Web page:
PCPID Quarterly Meeting: February 15–16, 2007
President’s Committee for People with Intellectual Disabilities
- The President’s Committee for People with Intellectual Disabilities (PCPID)
- Announcements, Meeting Announcements, Publication (Documents and Resources), Meeting Minutes
- Meeting Minutes, Meeting Announcement
Thursday, February 15, 2007
Sally Atwater, Executive Director, President’s Committee for People with Intellectual Disabilities (PCPID), convened the quarterly meeting of PCPID at 9:00 AM on Thursday, February 15, 2007. She welcomed all members, staff and guests. Thereafter, she turned the meeting over to Chairman Rob Sweezy.
Chairman Sweezy welcomed all in attendance. He requested each member, staff and guest to introduce themselves. Following the self-introductions, he provided an overview of the agenda for the two days of the meeting. He emphasized the importance that the full Committee and each of the Subcommittees highlight the theme of “Value” for the Report to the President for 2007.
Chairman Sweezy then turned the meeting over to Harris Hollin, Chair of the Subcommittee on Research Applications, to conduct his Subcommittee’s portion of the agenda.
Mr. Hollin acknowledged the importance of the theme of the inherent value of all individuals with intellectual disabilities in the field of research and its application and provided an overview of activities planned by the Subcommittee concerning presentations and follow-up interactions with members of the full Committee, including comments from guests in attendance. Mr. Hollin indicated that he would then present the subcommittee’s mission statement and their proposed recommendations.
Mr. Hollin then introduced the first speaker of the subcommittee’s panel, Dr. Patricia Morrissey, Commissioner, Administration on Developmental Disabilities. Ms. Morrissey spoke on new information and findings related to the rapidly expanding population of persons with autism spectrum disorders. She noted that public awareness of autism has significantly increased in recent years and has resulted in major increases in funding for research and services. She also noted that while it is not specific to the population addressed by the Committee, she believes it to be a positive development for people with intellectual disabilities because of the residual and cross-disability implications that increased research represents. She then made three recommendations for the Committee’s consideration:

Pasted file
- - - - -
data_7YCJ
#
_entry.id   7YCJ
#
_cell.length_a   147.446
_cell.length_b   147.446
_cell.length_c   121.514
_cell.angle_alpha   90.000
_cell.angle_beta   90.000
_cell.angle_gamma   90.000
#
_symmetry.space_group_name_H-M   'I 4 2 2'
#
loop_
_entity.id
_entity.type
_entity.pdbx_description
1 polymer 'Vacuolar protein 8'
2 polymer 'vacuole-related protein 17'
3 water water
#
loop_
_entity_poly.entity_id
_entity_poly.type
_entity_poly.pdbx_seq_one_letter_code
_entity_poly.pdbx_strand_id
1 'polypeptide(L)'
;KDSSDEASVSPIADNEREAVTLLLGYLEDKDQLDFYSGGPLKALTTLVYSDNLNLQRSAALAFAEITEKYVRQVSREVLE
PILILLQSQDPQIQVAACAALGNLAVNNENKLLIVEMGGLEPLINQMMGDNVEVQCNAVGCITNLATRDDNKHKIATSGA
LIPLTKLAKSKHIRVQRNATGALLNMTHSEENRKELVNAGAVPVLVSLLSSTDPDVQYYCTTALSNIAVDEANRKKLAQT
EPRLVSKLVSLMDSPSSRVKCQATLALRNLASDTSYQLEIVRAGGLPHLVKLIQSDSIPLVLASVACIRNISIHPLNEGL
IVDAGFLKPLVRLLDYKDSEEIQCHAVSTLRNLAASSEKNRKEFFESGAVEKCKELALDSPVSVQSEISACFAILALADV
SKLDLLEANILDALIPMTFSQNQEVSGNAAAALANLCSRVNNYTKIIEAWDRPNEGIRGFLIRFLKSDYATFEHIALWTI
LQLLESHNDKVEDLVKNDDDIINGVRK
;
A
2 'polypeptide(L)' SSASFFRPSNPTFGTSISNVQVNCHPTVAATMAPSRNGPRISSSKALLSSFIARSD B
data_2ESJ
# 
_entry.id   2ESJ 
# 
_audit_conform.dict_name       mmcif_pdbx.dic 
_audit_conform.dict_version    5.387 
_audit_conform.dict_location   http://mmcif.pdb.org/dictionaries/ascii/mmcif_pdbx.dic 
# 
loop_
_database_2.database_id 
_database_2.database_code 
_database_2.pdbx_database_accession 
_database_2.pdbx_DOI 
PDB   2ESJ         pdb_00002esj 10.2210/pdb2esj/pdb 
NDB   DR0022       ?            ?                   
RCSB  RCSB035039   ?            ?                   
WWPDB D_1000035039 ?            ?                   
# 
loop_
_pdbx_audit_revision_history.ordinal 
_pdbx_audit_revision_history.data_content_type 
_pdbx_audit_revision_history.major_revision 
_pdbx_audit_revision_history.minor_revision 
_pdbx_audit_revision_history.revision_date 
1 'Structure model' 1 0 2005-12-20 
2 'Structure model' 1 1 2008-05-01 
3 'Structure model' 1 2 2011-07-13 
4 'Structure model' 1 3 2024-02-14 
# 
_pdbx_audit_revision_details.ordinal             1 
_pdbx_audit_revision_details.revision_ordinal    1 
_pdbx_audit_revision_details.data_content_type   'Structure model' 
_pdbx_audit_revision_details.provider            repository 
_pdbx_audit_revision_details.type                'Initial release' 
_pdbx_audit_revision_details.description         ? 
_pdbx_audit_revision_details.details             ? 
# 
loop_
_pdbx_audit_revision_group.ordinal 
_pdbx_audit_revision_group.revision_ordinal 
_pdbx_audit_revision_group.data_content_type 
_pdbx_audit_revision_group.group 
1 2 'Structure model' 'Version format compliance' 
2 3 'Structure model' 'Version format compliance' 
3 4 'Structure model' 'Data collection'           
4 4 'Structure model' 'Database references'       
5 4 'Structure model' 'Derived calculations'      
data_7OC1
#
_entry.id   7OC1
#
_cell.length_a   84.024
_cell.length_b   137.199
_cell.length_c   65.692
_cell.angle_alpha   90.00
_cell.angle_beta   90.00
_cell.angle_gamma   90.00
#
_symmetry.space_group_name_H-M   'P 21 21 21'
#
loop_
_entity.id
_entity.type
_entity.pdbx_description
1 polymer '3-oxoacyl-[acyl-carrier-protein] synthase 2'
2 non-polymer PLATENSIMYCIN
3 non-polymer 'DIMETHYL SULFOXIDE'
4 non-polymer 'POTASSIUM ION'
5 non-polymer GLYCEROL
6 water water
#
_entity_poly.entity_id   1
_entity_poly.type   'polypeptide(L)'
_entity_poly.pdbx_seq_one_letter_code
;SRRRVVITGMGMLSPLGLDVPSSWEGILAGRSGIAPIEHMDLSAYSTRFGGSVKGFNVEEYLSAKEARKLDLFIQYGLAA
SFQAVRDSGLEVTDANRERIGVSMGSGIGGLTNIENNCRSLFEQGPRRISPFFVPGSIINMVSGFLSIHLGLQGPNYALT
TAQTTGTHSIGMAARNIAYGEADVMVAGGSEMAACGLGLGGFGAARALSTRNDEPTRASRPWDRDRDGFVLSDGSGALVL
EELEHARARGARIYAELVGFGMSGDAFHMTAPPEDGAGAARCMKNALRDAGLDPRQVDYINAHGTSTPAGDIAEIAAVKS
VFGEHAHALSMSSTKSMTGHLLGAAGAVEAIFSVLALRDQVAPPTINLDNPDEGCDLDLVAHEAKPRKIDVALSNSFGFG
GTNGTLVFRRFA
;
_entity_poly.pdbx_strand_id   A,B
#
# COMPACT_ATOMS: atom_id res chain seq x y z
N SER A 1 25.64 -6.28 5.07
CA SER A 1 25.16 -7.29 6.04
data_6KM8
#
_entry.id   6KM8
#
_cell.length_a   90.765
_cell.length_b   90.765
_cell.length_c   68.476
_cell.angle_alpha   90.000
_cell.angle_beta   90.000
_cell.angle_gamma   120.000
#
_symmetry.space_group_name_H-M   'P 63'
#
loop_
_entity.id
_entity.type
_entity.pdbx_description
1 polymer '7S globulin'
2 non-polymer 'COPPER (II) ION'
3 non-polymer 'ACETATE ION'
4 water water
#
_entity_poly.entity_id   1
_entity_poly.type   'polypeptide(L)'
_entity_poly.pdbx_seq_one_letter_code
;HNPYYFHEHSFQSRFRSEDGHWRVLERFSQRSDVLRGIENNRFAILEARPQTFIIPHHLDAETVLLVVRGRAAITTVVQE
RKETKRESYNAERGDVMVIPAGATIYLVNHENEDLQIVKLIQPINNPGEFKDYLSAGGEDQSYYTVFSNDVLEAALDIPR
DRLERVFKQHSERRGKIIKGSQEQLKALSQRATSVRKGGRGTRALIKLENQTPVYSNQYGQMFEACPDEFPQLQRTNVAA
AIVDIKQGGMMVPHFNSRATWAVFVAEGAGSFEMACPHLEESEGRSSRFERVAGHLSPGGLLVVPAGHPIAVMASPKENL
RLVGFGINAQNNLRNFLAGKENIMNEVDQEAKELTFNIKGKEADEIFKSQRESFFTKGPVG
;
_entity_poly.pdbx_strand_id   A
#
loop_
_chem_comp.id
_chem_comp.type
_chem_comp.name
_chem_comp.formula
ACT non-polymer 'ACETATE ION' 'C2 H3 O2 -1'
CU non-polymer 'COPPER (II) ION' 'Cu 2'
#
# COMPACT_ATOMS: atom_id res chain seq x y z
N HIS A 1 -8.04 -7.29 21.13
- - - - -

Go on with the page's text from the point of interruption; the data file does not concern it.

- Develop a way to categorize the information on intellectual disabilities and then post it to a website that will make finding specific information more accessible.
- Promote and help develop participatory research that will include people with intellectual disabilities and their families in research design and execution.
- Develop a newsletter that could serve as a conduit for word-of-mouth strategies and gadgets that have proven effective in improving the lives of people with intellectual disabilities.
Mr. Hollin then introduced Steve Warren, Chair of the Developmental Disabilities Research Centers Association.
Mr. Warren began his comments with the history of the university system and the ways in which research has been changing over the years from a lone wolf mentality to a more collaborative effort. He also discussed the inter-disciplinary ramifications of much of the research being done today. Mr. Warren then cited some specific examples of recent breakthroughs and translational research that are improving the lives of people with intellectual disabilities. Mr. Warren urged the Committee to recommend that all federally funded research be required to include people with intellectual disabilities unless there is no scientific reason to do so. He also recommended that policymakers and practitioners identify the scientific bases of their clinical practices. Mr. Warren concluded with the observation that science is an evolutionary process that is constantly overturning previous notions and accepted truths, which is how we progress.
George Jesien, Executive Director of the Association of University Centers on Disability began his remarks by illustrating an ideal scenario of translational research reaching the consumer in an ideal way. He then listed the progress needed to make his scenario a reality, including: fully utilizing current infrastructure, increased collaboration in a competitive world, better utilization of information technology to transmit results and ramifications to policymakers, parents and advocacy groups, and a discipline of translators to help bridge the gap between scientists and the consumer. He then discussed the two overarching issues, increasing research costs and enticing young, brilliant minds into the field of intellectual and developmental disabilities research. Mr. Jesien highlighted the work and accomplishments of University Centers of Excellence in Developmental Disabilities (UCEDD), the Leadership Education and Neural Development (LEND) program, and the Developmental Disabilities Research Centers (DDRC) and their role in disseminating best practices and research results. He stressed the need to utilize these existing networks to better facilitate increased research and next generation training. Mr. Jesien concluded by challenging the Committee to encourage consumer participation in new knowledge, and to encourage Congress to fund basic and applied research.